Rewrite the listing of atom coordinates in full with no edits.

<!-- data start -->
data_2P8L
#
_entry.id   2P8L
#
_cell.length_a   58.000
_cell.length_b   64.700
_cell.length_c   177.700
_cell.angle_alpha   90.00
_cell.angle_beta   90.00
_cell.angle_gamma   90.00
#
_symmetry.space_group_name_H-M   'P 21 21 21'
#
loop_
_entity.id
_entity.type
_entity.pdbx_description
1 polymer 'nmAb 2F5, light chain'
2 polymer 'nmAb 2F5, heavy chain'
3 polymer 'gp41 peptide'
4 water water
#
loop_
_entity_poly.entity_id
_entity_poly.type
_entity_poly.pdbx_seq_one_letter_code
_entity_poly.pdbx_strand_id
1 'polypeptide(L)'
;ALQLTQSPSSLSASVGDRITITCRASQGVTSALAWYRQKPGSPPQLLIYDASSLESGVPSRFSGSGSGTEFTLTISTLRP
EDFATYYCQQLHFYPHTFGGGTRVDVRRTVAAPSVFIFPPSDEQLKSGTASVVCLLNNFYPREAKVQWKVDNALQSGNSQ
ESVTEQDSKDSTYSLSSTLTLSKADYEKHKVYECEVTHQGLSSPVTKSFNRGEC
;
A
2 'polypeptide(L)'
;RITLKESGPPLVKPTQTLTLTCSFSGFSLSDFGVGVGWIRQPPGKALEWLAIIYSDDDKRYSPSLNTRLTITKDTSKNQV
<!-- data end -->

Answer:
data_2P8L
#
_entry.id   2P8L
#
_cell.length_a   58.000
_cell.length_b   64.700
_cell.length_c   177.700
_cell.angle_alpha   90.00
_cell.angle_beta   90.00
_cell.angle_gamma   90.00
#
_symmetry.space_group_name_H-M   'P 21 21 21'
#
loop_
_entity.id
_entity.type
_entity.pdbx_description
1 polymer 'nmAb 2F5, light chain'
2 polymer 'nmAb 2F5, heavy chain'
3 polymer 'gp41 peptide'
4 water water
#
loop_
_entity_poly.entity_id
_entity_poly.type
_entity_poly.pdbx_seq_one_letter_code
_entity_poly.pdbx_strand_id
1 'polypeptide(L)'
;ALQLTQSPSSLSASVGDRITITCRASQGVTSALAWYRQKPGSPPQLLIYDASSLESGVPSRFSGSGSGTEFTLTISTLRP
EDFATYYCQQLHFYPHTFGGGTRVDVRRTVAAPSVFIFPPSDEQLKSGTASVVCLLNNFYPREAKVQWKVDNALQSGNSQ
ESVTEQDSKDSTYSLSSTLTLSKADYEKHKVYECEVTHQGLSSPVTKSFNRGEC
;
A
2 'polypeptide(L)'
;RITLKESGPPLVKPTQTLTLTCSFSGFSLSDFGVGVGWIRQPPGKALEWLAIIYSDDDKRYSPSLNTRLTITKDTSKNQV